Open Journal of Nephrology
Vol.3 No.2(2013), Article ID:33298,4 pages DOI:10.4236/ojneph.2013.32016

Protein Diet and Estimated Glomerular Filtration Rate

Supatra Lohsiriwat

Department of Physiology, Faculty of Medicine Siriraj Hospital, Mahidol University, Bangkok, Thailand


Copyright © 2013 Supatra Lohsiriwat. This is an open access article distributed under the Creative Commons Attribution License, which permits unrestricted use, distribution, and reproduction in any medium, provided the original work is properly cited.

Received April 3, 2013; revised May 7, 2013; accepted May 22, 2013

Keywords: Protein diet; Glomerular filtration rate; eGFR; Vegetarian


Chronic kidney disease (CKD) is a common health problem worldwide. CKD staging or classification, together with patients’ prognosis and treatment plan depend on the patients’ kidney function which is assessed by measurement of glomerular filtration rate (GFR). Estimated GFR can be obtained using serum or plasma creatinine as a main variable in equations or formulae such as Cockcroft-Gault equation, MDRD equation (Modification of Diet in Renal Disease), the Schwartz and Counahan-Barratt formulae. These equations, though widely accepted, still have to be adjusted or validated among different groups of patients according to the variation in some factors such as race, diet, and genetic heterogenicity. Diet, especially the high protein load, can affect GFR representing the renal functional reserve. A high protein diet can cause an increase in GFR that lasts for many hours. Long-term consumption of vegetarian diet which is low in protein and contains only protein from plant sources can cause a low baseline GFR while the renal functional reserve is still preserved. This paper aims to remind of the role of protein diet effect on GFR measurement especially when assessing the renal function in vegetarians or individuals on long-term low-protein intake.

1. Introduction

Chronic kidney disease (CKD) is becoming an increasing health problem in many countries, its prevalence and staging were studied and reported from all over the globe including United States [1], Australia [2], European countries [3], the Republic of China [4], and Japan [5]. In Thailand, the National Health Examination Survey 2004 found that the prevalence of CKD (compiling only those of stage 3, 4 and 5) in Thai adults was 8.45% [6].

These reports show that CKD is becoming a more serious problem worldwide as the patients with end stage renal disease (ESRD) need dialysis and/or transplantation which need complicate health care and also a high cost of health service. CKD stages were most often classified based on Kidney Disease Outcome Quality Initiatives (K/DOQI) which classified CKD patients into 5 stages according to their glomerular filtration rate (GFR) [7]. So the measurement of GFR should be reliable and accurate.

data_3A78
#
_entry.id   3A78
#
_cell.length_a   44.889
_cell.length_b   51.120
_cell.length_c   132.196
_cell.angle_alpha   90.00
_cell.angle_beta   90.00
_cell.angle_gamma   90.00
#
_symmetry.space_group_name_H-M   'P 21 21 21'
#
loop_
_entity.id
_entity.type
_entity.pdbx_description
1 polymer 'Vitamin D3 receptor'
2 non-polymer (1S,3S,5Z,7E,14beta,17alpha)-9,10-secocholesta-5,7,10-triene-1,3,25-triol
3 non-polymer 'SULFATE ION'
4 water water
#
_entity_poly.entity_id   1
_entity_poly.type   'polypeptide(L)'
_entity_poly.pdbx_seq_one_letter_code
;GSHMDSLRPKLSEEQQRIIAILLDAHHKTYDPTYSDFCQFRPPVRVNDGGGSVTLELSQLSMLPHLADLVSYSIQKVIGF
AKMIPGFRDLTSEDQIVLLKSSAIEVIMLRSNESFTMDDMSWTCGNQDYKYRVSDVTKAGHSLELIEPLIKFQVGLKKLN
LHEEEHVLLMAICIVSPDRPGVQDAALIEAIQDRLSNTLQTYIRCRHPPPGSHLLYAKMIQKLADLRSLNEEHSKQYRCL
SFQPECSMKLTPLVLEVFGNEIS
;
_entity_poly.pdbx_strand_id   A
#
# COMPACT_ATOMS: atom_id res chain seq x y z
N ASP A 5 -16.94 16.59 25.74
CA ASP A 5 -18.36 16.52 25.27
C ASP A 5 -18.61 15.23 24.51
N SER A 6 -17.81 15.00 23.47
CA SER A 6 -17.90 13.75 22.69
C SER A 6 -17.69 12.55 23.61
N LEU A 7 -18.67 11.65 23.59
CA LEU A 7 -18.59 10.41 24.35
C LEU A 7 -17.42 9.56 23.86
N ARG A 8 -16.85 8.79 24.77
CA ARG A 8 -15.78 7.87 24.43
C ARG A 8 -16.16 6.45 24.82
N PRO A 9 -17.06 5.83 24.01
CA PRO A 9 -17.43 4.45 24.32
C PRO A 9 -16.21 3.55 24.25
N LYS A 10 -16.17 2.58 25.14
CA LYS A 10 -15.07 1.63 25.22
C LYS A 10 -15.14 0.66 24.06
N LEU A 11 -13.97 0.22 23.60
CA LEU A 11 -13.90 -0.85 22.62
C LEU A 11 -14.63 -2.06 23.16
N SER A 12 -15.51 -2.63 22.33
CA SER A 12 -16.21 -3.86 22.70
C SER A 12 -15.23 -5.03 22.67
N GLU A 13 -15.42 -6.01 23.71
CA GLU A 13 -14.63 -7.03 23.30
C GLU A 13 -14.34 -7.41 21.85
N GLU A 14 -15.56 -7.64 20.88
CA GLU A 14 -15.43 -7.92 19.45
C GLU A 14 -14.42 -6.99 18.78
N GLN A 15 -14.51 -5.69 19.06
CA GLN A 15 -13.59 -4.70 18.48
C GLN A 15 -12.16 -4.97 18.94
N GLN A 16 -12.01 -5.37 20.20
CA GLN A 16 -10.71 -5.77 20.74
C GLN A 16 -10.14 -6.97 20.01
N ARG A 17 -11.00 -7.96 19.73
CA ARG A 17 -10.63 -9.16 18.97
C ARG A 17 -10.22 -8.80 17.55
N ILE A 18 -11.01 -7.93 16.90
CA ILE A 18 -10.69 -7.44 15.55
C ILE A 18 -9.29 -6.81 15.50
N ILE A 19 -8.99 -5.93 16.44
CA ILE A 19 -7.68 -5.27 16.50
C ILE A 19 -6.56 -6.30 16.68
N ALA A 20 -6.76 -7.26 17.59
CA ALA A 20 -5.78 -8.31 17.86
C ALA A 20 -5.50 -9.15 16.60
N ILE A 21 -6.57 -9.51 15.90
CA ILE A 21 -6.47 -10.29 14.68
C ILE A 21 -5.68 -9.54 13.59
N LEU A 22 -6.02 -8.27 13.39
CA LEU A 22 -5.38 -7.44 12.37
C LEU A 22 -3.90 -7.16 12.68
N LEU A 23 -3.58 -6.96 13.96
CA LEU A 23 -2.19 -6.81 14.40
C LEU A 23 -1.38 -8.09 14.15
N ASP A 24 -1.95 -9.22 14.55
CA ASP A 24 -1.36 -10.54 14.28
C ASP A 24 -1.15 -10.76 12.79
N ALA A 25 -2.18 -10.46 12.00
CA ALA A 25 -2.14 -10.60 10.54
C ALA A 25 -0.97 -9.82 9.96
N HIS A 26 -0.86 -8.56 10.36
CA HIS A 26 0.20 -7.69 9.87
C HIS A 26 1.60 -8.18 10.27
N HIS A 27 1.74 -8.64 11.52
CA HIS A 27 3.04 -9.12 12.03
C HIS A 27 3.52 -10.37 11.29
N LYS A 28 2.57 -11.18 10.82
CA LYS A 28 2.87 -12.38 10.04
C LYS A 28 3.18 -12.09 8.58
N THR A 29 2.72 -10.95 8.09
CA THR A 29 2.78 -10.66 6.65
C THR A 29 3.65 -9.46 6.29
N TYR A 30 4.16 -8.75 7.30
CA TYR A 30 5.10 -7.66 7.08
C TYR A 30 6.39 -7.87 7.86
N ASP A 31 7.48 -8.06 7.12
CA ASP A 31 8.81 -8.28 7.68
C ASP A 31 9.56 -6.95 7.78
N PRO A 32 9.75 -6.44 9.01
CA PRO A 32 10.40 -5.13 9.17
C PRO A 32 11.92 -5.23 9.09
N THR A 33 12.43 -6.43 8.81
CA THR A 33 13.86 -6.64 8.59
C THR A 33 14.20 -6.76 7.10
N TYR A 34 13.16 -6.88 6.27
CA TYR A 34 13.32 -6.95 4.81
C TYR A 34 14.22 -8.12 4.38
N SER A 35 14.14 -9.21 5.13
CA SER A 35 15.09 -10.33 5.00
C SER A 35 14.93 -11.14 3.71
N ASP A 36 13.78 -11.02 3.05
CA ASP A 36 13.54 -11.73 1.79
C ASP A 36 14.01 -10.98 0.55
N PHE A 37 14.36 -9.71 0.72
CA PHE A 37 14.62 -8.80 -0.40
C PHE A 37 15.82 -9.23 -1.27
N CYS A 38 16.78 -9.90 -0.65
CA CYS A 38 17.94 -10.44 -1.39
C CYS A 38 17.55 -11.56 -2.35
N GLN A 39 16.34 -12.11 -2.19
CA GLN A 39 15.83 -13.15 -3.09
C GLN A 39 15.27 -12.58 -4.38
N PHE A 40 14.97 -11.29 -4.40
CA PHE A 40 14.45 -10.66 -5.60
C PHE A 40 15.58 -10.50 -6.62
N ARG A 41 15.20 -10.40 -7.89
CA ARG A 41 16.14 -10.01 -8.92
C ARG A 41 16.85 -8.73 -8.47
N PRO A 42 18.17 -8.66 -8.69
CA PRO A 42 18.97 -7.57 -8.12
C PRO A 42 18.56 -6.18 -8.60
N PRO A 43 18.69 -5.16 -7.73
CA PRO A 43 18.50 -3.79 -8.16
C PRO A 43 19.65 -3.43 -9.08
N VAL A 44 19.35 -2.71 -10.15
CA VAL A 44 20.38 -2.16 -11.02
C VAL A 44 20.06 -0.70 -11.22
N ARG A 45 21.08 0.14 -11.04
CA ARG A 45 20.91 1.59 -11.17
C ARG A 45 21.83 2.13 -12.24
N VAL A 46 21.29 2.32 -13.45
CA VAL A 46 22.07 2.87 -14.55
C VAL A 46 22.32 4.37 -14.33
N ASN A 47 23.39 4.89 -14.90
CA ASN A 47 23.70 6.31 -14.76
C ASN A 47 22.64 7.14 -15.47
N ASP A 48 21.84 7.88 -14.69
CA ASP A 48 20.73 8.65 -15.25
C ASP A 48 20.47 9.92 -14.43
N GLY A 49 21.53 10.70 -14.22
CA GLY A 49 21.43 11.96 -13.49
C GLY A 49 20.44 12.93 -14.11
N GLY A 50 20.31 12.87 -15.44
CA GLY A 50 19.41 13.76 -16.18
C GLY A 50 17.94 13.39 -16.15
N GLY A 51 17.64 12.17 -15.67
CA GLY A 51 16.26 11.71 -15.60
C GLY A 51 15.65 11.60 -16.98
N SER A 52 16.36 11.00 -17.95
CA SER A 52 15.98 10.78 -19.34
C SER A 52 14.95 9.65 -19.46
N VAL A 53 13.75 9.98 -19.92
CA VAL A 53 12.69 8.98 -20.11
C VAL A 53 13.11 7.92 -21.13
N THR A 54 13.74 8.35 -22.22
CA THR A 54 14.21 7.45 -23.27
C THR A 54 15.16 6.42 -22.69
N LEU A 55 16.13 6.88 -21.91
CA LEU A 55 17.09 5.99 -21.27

Intake of cooked meat has a significant effect on serum creatinine concentration and GFR. Misclassification of CKD is possible if measurements are made after high protein diet [8], and in individuals with exceptional dietary intake such as vegetarian [9].

2. GFR Measurement: Clearance Technique

GFR provides the best index of overall kidney function especially glomerular function. GFR is not measured directly but can be assessed by clearance technique using creatinine, inulin, radionuclide-labeled markers, radiocontrast markers or other substances that are freely filtered but not transported in the renal tubules. Clearance (C) of a substance is the rate at which an indicator substance is removed from plasma per unit concentration, specifying a volume from which all of the substance is removed per unit time. Clearance can be calculated from the formula C = UV/P, where C is clearance in ml/min, U means the urine concentration of the substance in mg/mL, V means the urine volume in one minute and P means plasma concentration of the substance in mg/mL [10,11].

3. Estimated GFR (eGFR)

Clearance method needs accurate urine collection which is not easily accomplished, time consuming and can be cumbersome leading to inadequate compliance and unreliability. In 1976 Cockcroft and Gault proposed the prediction of creatinine clearance from serum creatinine (Scr) [12]. The principle has been accepted, modified, and called estimated GFR.

Cockcroft-Gault equation predicts clearance of creatinine (Ccr) as Ccr = (140 – age) × (weight)/(72 × Scr) (multiply by 0.85 if female).

Other equations to estimate GFR from serum creatinine have come out and been widely used as well. Levey et al. [13] in 1999 presented a new prediction equation called the MDRD equation (Modification of Diet in Renal Disease) claimed to be more accurate especially in the black.

eGFR = 170 × [Scr (mg/dL)]0.999 × [age]0.176 × [0.762 if patient is female] × [1.18 if patient is black].

Among children, the Schwartz [14] and Counahan-Barratt [15] formulae provide clinical useful estimates of GFR.

Manjunath et al. in 2001 stated that measurement of creatinine clearance using timed (e.g., 24-hour) urine collections does not improve the estimate of GFR over that provided by prediction equations. Anyhow, they indicated that a 24-hour urine sample provides useful information for GFR estimation in individuals with exceptional dietary intake (vegetarian diet, use of creatine supplements) or muscle mass (amputation, malnutrition, muscle wasting) [16].